Sacrifices Stop After 75% of Village Watch the JESUS Film

Jennifer Abegg
Photo by Ted Wilcox

Four hundred goats were slaughtered in front of a village idol in northeast India. The Hindu priest, Madhur (not his real name), and his villagers hoped that the animals' shed blood would keep them from the wrath of Kali -- believed to be an incarnation of the Hindu goddess of war -- and pay the penalty for their wrongdoings.

Five months after this annual ritual, Christians visited their village. Toting a film projector, speakers and a white screen with poles, they showed the JESUS film, the story of Jesus' life, taken directly from the Gospel of Luke.

A crowd of 3,000 people (75 percent of the village) gathered to watch the true story about the one real God. The people -- including some high -- caste Hindus-stared as Jesus shed His own blood on the cross for the forgiveness of sin.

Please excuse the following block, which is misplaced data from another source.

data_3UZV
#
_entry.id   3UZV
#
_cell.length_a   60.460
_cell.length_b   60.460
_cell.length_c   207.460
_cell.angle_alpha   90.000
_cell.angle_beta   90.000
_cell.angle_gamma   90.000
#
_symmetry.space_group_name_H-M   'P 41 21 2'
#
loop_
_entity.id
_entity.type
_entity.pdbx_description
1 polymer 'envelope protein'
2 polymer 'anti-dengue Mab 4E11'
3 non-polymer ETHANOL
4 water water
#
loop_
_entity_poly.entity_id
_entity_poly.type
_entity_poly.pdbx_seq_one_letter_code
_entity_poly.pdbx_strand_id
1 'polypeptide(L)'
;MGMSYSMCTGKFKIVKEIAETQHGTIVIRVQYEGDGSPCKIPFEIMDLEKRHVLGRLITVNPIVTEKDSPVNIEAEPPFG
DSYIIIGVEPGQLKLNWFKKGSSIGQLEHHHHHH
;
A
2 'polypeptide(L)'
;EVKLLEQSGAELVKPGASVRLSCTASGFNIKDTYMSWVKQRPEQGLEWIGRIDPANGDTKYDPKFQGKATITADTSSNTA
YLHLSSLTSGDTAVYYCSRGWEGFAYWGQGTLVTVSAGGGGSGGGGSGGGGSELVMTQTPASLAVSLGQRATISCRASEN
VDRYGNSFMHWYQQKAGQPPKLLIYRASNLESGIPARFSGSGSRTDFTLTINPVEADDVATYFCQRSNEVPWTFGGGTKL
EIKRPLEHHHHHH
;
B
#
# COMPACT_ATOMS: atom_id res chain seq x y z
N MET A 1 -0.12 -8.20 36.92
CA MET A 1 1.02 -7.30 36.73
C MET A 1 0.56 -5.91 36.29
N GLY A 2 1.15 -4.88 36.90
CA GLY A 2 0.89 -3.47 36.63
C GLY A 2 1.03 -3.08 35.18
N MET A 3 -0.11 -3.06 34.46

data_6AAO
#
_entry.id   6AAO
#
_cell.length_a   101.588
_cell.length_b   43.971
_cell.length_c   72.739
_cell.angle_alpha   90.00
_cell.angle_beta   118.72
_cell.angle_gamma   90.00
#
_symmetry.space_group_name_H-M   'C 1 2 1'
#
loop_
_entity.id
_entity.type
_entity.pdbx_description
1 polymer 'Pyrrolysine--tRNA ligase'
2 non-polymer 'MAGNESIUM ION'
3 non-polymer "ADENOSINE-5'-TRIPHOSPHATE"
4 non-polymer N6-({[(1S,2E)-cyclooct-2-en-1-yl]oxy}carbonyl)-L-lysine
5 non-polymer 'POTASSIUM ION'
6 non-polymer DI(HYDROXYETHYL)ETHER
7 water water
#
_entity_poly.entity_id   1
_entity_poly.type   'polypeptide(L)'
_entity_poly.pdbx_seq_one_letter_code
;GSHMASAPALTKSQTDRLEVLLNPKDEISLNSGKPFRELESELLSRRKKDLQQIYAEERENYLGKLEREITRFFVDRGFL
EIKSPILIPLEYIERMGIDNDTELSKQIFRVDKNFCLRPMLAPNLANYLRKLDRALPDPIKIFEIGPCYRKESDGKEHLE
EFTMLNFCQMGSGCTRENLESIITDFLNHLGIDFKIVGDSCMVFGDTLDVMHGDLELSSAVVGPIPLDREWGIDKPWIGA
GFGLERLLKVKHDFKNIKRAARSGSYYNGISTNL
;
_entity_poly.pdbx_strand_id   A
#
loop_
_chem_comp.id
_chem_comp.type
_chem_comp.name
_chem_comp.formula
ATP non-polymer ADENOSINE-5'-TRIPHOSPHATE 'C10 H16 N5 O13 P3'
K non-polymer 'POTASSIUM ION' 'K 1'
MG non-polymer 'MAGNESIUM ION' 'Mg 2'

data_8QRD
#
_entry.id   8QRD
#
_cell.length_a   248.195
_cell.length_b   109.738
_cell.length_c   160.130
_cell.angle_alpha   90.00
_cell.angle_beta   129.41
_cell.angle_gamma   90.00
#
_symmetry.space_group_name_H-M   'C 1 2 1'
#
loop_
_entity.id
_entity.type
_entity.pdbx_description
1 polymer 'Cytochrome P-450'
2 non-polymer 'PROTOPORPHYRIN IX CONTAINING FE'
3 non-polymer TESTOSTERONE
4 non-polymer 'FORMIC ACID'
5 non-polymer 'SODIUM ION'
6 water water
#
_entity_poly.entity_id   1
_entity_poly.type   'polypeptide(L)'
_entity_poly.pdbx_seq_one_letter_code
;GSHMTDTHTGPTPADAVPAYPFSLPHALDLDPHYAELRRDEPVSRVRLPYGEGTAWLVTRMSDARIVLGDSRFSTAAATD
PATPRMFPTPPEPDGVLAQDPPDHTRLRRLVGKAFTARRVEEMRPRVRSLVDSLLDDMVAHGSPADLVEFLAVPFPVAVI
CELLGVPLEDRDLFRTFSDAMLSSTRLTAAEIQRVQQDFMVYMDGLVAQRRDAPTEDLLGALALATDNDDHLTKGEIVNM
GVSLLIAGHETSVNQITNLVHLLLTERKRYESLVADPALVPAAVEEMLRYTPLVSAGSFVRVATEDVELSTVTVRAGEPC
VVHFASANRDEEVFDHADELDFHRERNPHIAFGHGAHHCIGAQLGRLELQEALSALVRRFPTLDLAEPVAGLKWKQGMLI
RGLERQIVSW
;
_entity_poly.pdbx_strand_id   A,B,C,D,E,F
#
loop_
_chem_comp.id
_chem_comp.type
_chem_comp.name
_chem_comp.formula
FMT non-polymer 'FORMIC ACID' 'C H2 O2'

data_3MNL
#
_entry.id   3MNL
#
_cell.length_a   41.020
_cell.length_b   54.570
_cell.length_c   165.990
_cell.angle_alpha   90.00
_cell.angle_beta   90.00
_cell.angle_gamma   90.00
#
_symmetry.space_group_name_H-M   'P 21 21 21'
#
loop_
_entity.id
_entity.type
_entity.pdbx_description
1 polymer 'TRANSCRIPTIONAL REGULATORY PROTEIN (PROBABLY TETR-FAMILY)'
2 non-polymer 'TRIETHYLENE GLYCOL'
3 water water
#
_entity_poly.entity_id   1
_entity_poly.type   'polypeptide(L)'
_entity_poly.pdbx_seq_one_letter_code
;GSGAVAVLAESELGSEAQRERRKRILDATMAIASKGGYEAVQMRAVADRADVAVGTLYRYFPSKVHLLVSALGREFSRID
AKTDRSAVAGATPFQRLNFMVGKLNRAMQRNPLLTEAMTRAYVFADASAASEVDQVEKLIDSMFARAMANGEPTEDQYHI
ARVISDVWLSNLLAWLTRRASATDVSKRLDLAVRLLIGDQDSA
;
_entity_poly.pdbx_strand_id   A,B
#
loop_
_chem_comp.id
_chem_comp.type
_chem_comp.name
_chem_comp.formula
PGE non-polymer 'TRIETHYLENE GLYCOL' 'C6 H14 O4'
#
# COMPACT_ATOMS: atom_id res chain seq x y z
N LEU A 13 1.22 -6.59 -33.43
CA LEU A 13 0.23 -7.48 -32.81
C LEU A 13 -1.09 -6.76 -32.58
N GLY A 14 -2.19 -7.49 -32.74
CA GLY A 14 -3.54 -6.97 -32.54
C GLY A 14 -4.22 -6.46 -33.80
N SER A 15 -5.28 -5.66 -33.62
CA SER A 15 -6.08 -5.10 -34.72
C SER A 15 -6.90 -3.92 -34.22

That night Madhur surrendered his life to Christ and quit his old profession. As the only priest in the village, the animal sacrifices stopped.

He told the villagers that worshipping idols was wrong and that he had spent 46 years of his life teaching falsehood. "I had sacrificed more than 3,700 goats," he explained, "and their blood couldn't wash my sins away; only the blood of Jesus can."

Madhur vowed to proclaim Jesus for the rest of his life. He now leads a Bible study, and the 47 villagers who regularly attend got baptized.

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